The Learning Record

Page Name

Informal White Papers

From the Web to Walden

Joy to the World

Roses, grasses, chicks, and children

An Open Assessment Manifesto

Other Links

Frequently-asked questions


Minimal Marking

Small multiples for tracking work

Sample grading criteria


Sources of Support


Contact Information

Fair Test: The National Center for Fair and Open Testing

Comments from Teachers and Students

This is a very small selection of comments from teachers and students about the Learning Record model of evaluation. More comments will be added here as I have time to post them. You may send comments to me directly from this page:

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Comments from Teachers

"As I use the observational diaries with my 26 ninth grade English and multiple technologies students," a High School teacher says, "I'm amazed by what I see and hear and then what I learn by analyzing the data about my students and their learning, the strategies and technologies they use and the curriculum I need to provide."

As one secondary teacher puts it, "You trade time. You don't have to give up any time. You give up old practices and replace them with different ones. Instead of grading papers, you get out your observation tools."

Comments from Students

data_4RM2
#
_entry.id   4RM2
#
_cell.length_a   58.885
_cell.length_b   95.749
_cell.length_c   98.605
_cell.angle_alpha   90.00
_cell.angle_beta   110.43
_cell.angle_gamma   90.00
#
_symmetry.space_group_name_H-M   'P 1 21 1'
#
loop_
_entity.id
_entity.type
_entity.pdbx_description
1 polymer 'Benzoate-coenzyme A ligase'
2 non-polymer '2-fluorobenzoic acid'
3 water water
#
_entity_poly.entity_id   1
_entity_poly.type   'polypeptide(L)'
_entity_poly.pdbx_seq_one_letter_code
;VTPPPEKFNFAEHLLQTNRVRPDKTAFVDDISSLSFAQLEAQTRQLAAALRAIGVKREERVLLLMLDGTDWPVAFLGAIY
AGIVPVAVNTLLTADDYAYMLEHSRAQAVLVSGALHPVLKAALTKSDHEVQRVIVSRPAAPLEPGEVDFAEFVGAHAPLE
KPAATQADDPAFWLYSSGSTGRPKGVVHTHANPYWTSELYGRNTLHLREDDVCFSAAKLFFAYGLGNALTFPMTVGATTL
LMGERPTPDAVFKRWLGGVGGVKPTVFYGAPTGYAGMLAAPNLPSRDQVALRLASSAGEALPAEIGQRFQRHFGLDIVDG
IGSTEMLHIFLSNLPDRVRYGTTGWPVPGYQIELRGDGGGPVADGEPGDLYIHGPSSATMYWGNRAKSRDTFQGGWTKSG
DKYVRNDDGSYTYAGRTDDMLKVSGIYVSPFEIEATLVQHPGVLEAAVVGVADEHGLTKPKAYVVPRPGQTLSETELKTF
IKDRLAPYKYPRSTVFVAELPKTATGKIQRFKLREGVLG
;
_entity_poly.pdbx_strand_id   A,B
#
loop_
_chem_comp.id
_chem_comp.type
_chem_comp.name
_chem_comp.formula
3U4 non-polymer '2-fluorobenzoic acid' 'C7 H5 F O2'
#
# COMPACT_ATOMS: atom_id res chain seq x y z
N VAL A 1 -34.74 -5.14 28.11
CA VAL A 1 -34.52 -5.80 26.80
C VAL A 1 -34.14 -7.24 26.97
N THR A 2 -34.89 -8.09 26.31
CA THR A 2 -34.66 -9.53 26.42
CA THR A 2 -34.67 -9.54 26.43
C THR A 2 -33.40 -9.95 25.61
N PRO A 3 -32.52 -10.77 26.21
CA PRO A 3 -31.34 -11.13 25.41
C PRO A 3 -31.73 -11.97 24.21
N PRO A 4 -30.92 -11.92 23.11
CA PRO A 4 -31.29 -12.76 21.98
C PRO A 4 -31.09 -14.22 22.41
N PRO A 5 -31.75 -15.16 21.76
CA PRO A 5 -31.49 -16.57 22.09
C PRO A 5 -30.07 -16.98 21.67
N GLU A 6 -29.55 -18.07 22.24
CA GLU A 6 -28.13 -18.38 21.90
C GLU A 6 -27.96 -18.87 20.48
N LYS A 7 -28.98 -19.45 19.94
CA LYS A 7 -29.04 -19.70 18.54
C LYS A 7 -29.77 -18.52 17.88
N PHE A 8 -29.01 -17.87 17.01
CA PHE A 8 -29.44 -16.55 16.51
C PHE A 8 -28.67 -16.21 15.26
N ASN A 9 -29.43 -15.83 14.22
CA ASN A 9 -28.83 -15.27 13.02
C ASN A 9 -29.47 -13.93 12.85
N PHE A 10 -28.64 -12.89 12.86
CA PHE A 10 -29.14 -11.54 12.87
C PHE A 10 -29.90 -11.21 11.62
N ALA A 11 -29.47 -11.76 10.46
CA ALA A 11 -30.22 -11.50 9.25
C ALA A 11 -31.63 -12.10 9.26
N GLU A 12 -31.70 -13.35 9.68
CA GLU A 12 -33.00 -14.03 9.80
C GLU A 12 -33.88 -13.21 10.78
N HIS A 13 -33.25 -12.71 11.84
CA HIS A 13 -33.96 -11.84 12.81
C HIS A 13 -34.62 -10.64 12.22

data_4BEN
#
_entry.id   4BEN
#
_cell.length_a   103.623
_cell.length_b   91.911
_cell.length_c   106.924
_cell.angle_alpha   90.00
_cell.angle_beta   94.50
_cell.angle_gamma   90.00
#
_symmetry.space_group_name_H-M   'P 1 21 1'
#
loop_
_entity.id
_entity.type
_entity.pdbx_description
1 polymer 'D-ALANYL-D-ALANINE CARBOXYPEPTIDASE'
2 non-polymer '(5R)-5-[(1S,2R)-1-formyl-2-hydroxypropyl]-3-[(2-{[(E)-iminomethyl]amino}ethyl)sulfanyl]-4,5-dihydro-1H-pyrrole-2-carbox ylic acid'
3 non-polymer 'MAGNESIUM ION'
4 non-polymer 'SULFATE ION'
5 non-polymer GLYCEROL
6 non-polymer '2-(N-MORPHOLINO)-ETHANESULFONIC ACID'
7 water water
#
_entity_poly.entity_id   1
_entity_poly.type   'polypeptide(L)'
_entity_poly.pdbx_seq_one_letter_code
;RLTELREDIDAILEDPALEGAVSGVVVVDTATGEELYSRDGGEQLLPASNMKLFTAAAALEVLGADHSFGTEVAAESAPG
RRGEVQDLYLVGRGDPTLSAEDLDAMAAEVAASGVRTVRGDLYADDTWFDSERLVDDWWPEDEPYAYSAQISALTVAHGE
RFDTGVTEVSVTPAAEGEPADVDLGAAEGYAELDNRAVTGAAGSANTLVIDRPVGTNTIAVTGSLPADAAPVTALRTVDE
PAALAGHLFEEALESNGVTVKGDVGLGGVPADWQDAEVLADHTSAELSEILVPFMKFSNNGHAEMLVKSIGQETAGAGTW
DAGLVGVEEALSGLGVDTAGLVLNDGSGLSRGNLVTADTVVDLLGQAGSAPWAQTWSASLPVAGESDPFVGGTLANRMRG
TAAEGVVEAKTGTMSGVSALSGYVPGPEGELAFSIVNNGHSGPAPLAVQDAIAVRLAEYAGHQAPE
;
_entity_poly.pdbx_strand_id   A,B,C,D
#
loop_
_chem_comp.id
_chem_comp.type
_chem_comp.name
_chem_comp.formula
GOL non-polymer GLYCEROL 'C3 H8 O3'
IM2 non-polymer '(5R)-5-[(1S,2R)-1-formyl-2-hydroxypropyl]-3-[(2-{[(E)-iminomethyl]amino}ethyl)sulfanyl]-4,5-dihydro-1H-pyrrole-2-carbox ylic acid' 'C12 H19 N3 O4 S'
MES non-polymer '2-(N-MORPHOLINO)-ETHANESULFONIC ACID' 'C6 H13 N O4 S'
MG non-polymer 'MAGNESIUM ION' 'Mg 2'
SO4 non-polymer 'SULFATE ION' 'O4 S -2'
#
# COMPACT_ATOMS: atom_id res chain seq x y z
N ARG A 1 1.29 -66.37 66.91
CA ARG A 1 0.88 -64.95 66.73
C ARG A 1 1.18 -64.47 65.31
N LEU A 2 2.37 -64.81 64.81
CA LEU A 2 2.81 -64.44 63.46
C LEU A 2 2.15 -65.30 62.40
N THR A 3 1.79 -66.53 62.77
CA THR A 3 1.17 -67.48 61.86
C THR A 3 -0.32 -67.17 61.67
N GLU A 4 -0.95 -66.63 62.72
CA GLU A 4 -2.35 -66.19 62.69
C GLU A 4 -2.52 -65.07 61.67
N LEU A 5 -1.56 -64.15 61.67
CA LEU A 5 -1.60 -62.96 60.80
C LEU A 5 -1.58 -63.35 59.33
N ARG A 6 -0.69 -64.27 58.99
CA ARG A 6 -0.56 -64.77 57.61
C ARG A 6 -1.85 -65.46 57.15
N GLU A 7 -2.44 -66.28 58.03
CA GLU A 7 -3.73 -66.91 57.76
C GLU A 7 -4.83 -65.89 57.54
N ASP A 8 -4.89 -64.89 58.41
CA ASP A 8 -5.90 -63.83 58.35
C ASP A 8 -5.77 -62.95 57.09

I think the best improvement that could be made would be with the LRO--make every day a mandatory LRO input day, say 10 minutes @the end of every class.

I think the class format and LRO was perfect! I learned so many skills in this class that only the LRO can properly assess [them]. The LRO really measures learning instead of just test scores or memorization. I hope it will be used in more colleges and classes throughout the University.

At first, I did not understand the point of this learning record. "Why do I have to document my progress for the teacher?" I thought. After a whole semester of learning and growing I now have a better understanding. Without this record, I may not have even noticed my own progress so I can imagine how difficult it is for a teacher to do this. Every student enters the Fac 9 with a different level of expertise, a different way of looking at things. Setting one arbitrary criteria would not fairly evaluate how much learning and progress had been made.


The Learning Record | © 1995-2014 M. A. Syverson

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